Worcester State University will meet its enrollment targets this fall with a large and academically well-prepared group of first-year and transfer students calling WSU their new academic home.
Although the numbers won’t be completely finalized until later in September, the first-year class is projected to be around 890 students with about 460 transfer students, according to Joseph J. DiCarlo III, director of admissions. “All in all, enrollment looks good,” he says.
“We are excited to see Worcester State University continue to be a destination university for both first-year and transfer students,” Ryan G. Forsythe, Ed.D., vice president for enrollment management, says. “Fall 2019 represents one of the largest incoming classes and one of the most academically prepared classes in the University’s history.”
Worcester State continues to solidify its strong position as the region’s public university. Its top feeder high schools are all located in Worcester County, and Quinsigamond Community College is the main source of transfer students. The number of first-time students enrolled from the City of Worcester is expected to be 194, or 22 percent of the total group, DiCarlo says.
The University also continues to see an increase in students as Early Action and/or SAT or ACT test-optional applicants, he says. Thirty-five percent applied as Early Action, a 2 percent increase over 2018, while 19 percent applied as test-optional, representing an 8 percent increase over last year.
The previous two years saw the largest classes ever admitted to Worcester State, and this year applications were down slightly from those lofty levels. However, the yield, or the number of accepted students who take the University up on its offer of admission, remained strong, an important factor in meeting enrollment goals, DiCarlo says.
WSU also was fortunate that most students met priority deadlines and successfully completed the enrollment process over the course of the summer, he says. Every year brings new challenges and new trends and this year there was a pocket of students who waited a little bit longer to complete the registration process.
The later-than-usual registrants caused a burst of activity in campus offices in August. “The admissions office, along with a lot of the other service offices—financial aid, academic success, registrar’s office, student accounts—were hard at work servicing these students and getting them in and getting them registered for the start of classes for the fall,” DiCarlo says. “So, although enrollment is slightly down compared to last year, but we did make up some ground within the last few weeks.”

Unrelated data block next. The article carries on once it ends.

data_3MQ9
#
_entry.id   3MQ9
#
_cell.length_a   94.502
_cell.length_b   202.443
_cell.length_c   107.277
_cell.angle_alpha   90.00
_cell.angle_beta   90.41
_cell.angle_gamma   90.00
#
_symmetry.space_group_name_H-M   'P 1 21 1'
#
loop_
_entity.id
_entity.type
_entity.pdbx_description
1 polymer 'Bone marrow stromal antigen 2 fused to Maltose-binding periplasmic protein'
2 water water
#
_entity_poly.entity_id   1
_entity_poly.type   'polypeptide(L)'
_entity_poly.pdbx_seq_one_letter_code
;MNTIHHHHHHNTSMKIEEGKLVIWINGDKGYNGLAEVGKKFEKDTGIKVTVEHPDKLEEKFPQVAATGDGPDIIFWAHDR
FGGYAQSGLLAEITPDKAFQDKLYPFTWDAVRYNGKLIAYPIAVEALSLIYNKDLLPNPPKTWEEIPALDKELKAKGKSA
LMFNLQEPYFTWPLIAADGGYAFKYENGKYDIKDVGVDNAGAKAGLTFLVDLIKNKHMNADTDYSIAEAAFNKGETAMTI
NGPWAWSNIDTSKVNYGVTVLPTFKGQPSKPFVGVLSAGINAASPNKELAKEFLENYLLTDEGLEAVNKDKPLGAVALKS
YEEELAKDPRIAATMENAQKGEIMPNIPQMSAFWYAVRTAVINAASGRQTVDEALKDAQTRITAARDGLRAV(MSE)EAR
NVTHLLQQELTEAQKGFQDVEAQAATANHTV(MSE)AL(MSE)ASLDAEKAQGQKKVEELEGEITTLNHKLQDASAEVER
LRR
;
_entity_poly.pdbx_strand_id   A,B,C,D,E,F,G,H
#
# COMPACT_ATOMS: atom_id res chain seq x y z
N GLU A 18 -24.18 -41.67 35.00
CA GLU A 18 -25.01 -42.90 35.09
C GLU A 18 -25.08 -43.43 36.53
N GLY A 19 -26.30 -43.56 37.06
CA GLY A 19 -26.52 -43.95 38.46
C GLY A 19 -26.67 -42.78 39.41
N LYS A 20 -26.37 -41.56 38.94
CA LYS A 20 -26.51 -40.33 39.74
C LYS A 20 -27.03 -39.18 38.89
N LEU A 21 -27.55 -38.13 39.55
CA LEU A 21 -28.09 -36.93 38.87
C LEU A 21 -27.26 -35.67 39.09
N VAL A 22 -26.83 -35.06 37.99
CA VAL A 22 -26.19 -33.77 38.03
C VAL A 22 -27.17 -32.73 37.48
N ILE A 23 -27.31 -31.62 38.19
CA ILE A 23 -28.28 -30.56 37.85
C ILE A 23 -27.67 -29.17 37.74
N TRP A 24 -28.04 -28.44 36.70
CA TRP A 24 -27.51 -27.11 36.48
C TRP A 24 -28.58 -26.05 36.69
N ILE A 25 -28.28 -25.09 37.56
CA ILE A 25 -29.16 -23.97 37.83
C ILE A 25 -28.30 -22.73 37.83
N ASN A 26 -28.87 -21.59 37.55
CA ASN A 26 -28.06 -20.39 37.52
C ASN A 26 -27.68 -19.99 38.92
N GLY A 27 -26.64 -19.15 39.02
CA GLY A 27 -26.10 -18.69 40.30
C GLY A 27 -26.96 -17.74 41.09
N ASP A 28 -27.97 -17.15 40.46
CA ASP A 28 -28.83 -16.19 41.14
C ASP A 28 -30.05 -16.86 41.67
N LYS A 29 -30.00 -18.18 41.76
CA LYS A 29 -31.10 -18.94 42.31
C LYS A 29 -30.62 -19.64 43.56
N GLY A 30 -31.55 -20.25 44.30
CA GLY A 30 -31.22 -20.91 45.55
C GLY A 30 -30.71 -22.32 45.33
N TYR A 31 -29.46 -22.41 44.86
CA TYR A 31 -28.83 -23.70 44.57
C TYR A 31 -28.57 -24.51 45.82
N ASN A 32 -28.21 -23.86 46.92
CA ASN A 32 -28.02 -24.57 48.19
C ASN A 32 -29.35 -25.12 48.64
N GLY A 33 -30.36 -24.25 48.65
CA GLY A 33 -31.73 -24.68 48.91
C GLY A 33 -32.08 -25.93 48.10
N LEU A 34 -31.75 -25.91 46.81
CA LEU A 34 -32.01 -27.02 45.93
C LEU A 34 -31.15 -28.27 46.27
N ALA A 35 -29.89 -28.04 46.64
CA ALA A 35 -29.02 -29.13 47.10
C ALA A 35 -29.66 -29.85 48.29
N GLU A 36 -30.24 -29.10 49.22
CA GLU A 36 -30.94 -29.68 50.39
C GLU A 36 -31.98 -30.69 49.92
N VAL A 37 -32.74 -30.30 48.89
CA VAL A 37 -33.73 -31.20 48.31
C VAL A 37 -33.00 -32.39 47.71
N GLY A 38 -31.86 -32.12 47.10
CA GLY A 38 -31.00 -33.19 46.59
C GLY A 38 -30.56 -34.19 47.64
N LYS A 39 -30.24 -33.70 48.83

A reduction in the pool of transfer students, a statewide trend in recent years, was also a challenge. Last year, WSU enrolled 500 transfer students, or about 40 more students than this year. Worcester State had been fortunate to buck that transfer decline the last few years, something other state universities have been experiencing more keenly. “This was the first year that we actually really felt it,” DiCarlo says, adding the main reason is that community college enrollment is down significantly.
“Our primary feeder school is Quinsigamond and their enrollment is down, so that certainly has a trickle-down effect that impacts us,” DiCarlo says. Historically during periods of low unemployment, people who might otherwise choose to enter a community college get jobs instead, resulting in an enrollment drop.
With demographic challenges expected to persist, Worcester State’s enrollment management officials are always trying to determine what kinds of things are currently resonating with students and what they might do to improve the admissions process and get the word out to as many students as possible.
“A lot of our indicators about the academic quality of the incoming class and our retention rate of our current students, they’re all moving in the right direction in terms of where we want to go for meeting our retention and enrollment goals,” DiCarlo says.
That success means the retention rate, meaning how many students have chosen to continue their education from last year to this year, stands at the second-highest rate in the university’s history, Forsythe says. “More than 90 percent of WSU first-time students have persisted toward completion of their degree,” he says. “We know that the expert faculty, state-of-the-art campus, supportive campus environment, and success of recent alumni continue to be reasons that new students seek out a Worcester State education.”
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